The history of human evolution shows a definitive link between our physical health and psychological well-being. If we look back to our ancestors, Ancient Greek philosophers advocated the importance of a “Sound Mind in a Sound Body” and this philosophy still reigns today. The importance of maintaining a healthy mind and body is pertinent for young minds, especially when considering the relationship between health and academic excellence.
Research has shown that the academic success of students is strongly linked to their health, with healthier students being better learners. Students who are more physically active and consume a balanced diet perform better in school than those who do not. Here are a few fun facts:
- Students who eat breakfast have better attention and memory.
- After just 20 minutes of physical activity, brain activity improves.
- Aerobic exercise is great for body and brain. Not only does it improve brain function, but it also acts as a “first aid kit” on damaged brain cells.
But being healthy is not just about being fit and physically active, it is equally about exercising your brain. According to David Rock, CEO of Neuro Leadership Institute, our brain needs to enjoy seven types of experience in order to function at its best:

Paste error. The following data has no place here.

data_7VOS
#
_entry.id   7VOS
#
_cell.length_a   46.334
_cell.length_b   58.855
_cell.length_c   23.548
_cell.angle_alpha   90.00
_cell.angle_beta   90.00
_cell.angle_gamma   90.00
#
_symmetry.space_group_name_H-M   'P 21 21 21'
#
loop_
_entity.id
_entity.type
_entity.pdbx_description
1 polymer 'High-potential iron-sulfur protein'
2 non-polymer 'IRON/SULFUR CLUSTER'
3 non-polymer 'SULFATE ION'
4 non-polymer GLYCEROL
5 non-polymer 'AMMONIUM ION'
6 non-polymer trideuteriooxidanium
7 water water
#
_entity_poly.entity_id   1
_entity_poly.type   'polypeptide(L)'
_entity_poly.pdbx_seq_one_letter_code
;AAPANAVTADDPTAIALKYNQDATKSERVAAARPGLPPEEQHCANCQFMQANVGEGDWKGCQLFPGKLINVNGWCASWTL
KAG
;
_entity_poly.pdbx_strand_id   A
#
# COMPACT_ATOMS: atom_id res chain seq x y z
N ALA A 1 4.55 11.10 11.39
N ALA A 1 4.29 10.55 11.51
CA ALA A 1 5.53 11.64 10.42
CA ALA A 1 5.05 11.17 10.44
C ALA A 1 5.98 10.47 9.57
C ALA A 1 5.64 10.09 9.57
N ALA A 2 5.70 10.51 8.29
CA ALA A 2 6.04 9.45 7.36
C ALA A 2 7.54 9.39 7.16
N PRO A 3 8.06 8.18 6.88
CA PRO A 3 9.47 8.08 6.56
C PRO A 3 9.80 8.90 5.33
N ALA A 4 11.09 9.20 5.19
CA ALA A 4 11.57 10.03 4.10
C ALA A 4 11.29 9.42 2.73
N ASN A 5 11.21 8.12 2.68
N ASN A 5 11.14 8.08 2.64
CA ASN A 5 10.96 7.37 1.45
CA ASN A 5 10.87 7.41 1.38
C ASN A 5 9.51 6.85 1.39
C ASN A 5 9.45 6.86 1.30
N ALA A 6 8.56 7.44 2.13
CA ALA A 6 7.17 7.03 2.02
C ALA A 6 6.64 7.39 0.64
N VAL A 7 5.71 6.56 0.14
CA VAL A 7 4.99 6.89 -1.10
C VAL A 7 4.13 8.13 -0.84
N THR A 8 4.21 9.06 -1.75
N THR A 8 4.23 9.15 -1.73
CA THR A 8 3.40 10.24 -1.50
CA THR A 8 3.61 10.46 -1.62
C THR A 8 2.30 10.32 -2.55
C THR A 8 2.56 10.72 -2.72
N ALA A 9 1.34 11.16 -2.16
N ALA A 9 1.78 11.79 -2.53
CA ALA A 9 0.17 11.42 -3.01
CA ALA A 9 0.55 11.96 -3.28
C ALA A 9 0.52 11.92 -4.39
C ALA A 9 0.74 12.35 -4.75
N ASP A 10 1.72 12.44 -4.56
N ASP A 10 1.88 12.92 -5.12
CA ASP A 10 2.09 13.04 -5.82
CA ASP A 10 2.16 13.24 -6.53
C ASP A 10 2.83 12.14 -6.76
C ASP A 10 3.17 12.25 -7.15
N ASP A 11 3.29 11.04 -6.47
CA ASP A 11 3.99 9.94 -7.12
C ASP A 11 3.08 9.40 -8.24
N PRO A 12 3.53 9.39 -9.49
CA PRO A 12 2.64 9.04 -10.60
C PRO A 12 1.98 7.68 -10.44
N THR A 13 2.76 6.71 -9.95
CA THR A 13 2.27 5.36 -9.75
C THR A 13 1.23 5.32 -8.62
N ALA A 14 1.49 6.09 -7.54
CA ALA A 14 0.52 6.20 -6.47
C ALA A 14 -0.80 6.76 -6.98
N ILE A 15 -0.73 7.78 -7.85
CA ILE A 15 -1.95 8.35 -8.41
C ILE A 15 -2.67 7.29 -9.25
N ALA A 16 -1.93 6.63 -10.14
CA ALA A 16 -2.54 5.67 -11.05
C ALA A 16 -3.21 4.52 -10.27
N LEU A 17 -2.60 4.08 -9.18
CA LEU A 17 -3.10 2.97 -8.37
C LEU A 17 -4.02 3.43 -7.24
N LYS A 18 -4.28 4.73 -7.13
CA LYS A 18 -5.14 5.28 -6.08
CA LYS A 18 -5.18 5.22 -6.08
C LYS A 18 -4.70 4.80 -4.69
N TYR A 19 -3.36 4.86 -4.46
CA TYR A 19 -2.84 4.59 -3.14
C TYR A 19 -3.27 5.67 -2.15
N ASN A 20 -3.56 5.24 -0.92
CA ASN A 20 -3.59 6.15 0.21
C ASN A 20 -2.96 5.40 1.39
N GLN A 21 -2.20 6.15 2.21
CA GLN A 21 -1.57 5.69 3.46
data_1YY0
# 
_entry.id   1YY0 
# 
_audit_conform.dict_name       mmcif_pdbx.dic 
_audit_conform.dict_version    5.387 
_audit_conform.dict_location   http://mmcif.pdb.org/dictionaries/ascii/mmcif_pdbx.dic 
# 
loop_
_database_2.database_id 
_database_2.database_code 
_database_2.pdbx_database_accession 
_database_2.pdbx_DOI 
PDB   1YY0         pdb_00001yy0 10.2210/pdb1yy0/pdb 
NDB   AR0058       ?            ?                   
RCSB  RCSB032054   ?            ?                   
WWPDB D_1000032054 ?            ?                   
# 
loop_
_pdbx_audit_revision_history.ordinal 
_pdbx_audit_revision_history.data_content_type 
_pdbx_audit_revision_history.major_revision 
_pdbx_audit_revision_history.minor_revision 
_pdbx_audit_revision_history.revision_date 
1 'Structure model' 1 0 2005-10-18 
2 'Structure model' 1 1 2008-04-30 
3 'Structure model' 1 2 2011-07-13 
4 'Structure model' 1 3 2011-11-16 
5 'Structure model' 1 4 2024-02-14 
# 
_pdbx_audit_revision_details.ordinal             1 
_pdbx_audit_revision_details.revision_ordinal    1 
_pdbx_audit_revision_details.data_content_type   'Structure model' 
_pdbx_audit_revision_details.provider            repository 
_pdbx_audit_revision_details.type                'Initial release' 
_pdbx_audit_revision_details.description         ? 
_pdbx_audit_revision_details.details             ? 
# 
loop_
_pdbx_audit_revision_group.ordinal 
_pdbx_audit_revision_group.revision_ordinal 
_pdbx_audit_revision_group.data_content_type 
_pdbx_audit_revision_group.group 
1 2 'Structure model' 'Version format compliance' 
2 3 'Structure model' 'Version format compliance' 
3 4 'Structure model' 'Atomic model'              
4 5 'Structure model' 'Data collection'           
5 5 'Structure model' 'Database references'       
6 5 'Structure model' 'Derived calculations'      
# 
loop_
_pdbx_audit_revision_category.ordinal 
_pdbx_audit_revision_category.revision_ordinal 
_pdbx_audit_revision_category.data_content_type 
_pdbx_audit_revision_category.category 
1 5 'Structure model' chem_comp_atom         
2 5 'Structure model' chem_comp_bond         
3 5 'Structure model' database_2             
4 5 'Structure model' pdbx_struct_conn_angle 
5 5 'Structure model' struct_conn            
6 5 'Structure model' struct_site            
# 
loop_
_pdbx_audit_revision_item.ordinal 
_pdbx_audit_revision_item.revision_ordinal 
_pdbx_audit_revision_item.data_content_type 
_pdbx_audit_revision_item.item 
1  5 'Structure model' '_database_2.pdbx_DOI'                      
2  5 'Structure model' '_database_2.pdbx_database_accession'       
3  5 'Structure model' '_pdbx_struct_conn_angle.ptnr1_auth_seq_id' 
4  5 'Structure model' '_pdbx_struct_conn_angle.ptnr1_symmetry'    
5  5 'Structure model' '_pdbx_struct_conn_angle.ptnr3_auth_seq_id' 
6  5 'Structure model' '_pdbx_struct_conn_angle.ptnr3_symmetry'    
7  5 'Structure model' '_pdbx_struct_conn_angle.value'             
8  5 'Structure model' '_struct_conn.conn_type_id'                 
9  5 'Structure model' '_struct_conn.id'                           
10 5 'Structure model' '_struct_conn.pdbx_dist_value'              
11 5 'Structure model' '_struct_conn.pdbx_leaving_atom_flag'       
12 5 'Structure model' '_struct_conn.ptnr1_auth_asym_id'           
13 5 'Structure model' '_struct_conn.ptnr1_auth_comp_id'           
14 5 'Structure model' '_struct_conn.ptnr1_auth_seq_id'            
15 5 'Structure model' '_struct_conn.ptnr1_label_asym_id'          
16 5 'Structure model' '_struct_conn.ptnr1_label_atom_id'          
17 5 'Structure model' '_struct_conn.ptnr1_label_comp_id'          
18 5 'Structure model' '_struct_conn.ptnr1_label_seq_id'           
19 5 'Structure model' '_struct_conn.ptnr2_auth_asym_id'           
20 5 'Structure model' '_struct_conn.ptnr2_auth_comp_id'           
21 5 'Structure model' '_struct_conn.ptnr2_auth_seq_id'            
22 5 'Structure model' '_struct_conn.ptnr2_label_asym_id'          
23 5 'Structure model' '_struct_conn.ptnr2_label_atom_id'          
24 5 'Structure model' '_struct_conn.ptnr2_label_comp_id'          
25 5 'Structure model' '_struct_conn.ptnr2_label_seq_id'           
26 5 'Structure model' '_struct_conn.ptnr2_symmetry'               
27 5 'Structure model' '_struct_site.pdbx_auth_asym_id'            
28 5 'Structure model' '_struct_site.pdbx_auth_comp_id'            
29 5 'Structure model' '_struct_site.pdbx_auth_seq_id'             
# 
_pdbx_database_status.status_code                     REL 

- Deep Focus – Focusing deeply on a project is one type of thinking. While it feels like this kind of thinking is helping us get things done, it is actually also giving our brain much needed exercise.
- Connecting time – This is connecting to anything – other people, nature or the wider world.
- Down time – Down time is anything not goal-focused: reading, a mundane task such as washing the dishes, or just relaxing on the couch. “This is allowing yourself to mind wander and reflect.” (David Rock)
- Time in – Time in can include reflecting on deep thoughts with your family, doing a meditation or anything that enables deep thinking. “Time in allows your brain to, in a sense, reorganise itself through reflection.” (David Rock)
- Play time – Enjoy a few good laughs with close friends, attend a comedy night or play with a child.
- Physical time – Your brain benefits tremendously from physical activity, particularly aerobic activity. Exercise oxygenates the brain and helps to flush out toxins, whilst activating regions of the brain that otherwise don’t get used.
- Sleep – Sleep is an active process of reorganising your brain, strengthening and reorganising connections. Sleep is also helpful for creativity and coming up with insights.